Escaping

I’ve always felt that networking problems and concepts are useful in application programming as well, as the problems will appear again at a higher level. Escaping is just another one of them.

In networking, signals/packets have special sequences to indicate special conditions such as the end of a frame. However the same special sequence may appear in data. By escaping and the sequence in the data, the receiver will be able to interpret the packet and the data correctly.

At the application programming level, the simplest example is with a quoted String: “This String has “some” quotes.” The some is being quoted in a quoted String. Escaping typically defines an escape character, such as a backslash (\). Therefore when the quote is prefixed by a backslash, it is interpreted as a data quote. All other special characters can now be prefixed with a backslash to indicate it is a special character.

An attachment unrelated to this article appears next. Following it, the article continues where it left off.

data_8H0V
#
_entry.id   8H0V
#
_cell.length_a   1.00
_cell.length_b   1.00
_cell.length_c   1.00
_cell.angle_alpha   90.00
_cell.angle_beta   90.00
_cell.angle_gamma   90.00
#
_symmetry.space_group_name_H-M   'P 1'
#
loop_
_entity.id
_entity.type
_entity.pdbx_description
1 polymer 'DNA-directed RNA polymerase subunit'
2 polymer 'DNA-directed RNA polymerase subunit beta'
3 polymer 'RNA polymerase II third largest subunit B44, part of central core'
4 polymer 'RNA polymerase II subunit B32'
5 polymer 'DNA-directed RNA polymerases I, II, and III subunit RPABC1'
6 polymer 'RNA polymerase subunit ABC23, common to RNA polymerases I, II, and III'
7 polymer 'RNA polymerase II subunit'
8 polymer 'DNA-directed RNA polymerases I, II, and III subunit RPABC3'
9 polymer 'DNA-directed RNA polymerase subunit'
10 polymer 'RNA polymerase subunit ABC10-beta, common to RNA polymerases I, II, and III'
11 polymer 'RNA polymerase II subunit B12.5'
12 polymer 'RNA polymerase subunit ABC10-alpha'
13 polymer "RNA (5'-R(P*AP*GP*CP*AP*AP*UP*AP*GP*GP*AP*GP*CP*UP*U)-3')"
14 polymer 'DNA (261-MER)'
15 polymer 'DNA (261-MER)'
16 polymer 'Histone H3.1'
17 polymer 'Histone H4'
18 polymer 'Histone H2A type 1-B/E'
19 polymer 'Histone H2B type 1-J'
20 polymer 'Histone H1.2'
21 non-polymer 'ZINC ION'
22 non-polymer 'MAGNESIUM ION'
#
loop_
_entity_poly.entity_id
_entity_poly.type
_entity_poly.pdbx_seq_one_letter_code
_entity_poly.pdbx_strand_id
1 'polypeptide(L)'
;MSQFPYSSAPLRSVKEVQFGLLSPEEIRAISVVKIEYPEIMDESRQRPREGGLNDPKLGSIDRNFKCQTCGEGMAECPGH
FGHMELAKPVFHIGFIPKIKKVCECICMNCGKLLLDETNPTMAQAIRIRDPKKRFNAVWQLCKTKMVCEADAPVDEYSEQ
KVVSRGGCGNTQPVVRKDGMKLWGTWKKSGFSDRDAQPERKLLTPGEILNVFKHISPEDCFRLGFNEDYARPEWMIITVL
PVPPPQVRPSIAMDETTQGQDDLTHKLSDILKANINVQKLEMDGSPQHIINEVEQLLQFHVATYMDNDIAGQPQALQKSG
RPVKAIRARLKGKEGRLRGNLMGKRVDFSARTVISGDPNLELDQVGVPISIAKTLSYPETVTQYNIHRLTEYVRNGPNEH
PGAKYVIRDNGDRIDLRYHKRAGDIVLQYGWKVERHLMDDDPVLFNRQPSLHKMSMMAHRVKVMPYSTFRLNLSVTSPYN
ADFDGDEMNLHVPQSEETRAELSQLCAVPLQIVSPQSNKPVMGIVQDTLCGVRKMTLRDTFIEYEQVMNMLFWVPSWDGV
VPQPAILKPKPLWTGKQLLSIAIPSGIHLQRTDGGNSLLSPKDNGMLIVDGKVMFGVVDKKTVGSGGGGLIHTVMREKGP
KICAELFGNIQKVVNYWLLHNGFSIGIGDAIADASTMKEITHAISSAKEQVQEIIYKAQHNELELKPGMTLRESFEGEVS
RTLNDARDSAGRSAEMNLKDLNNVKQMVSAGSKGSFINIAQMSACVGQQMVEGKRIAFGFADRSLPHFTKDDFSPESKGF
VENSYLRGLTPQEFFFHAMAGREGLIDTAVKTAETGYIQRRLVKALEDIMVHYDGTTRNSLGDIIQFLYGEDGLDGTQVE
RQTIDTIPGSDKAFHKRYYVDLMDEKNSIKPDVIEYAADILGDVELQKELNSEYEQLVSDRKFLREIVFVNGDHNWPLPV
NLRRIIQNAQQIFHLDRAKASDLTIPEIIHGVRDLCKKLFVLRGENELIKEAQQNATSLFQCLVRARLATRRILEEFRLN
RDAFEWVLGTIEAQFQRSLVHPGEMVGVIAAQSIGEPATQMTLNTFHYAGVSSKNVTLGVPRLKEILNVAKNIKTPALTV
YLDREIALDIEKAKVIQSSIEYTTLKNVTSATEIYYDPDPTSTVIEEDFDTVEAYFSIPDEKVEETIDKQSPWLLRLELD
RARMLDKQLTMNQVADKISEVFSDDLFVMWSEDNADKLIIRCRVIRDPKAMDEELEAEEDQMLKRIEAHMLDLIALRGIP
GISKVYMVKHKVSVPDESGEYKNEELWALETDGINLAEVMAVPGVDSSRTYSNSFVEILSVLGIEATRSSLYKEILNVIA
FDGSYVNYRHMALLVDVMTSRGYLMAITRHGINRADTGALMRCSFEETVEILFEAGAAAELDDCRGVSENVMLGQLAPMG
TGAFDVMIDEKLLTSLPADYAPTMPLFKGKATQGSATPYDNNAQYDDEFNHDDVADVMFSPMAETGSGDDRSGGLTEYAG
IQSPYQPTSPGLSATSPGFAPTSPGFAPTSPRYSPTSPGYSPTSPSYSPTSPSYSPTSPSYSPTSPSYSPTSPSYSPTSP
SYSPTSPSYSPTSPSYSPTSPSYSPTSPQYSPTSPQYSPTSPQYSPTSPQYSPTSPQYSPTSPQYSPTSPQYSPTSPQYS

Using an escape character causes another problem: the backslash now cannot be represented, and requires escaping as well. Using yet another escape character may solve the current problem, but it causes the same problem again. The usual solution to this is to use the escape character itself to escape itself. Therefore a backslash is represented as a double backslash (\\).

Other common escaping examples include VB quotes (” becomes “”) and HTML entities (< becomes &lt;). Thus the next time you encounter problems with data containing control sequences, think of this solution! 1. Escape all control sequences using an escape sequence. 2. Escape the escape sequence using itself.

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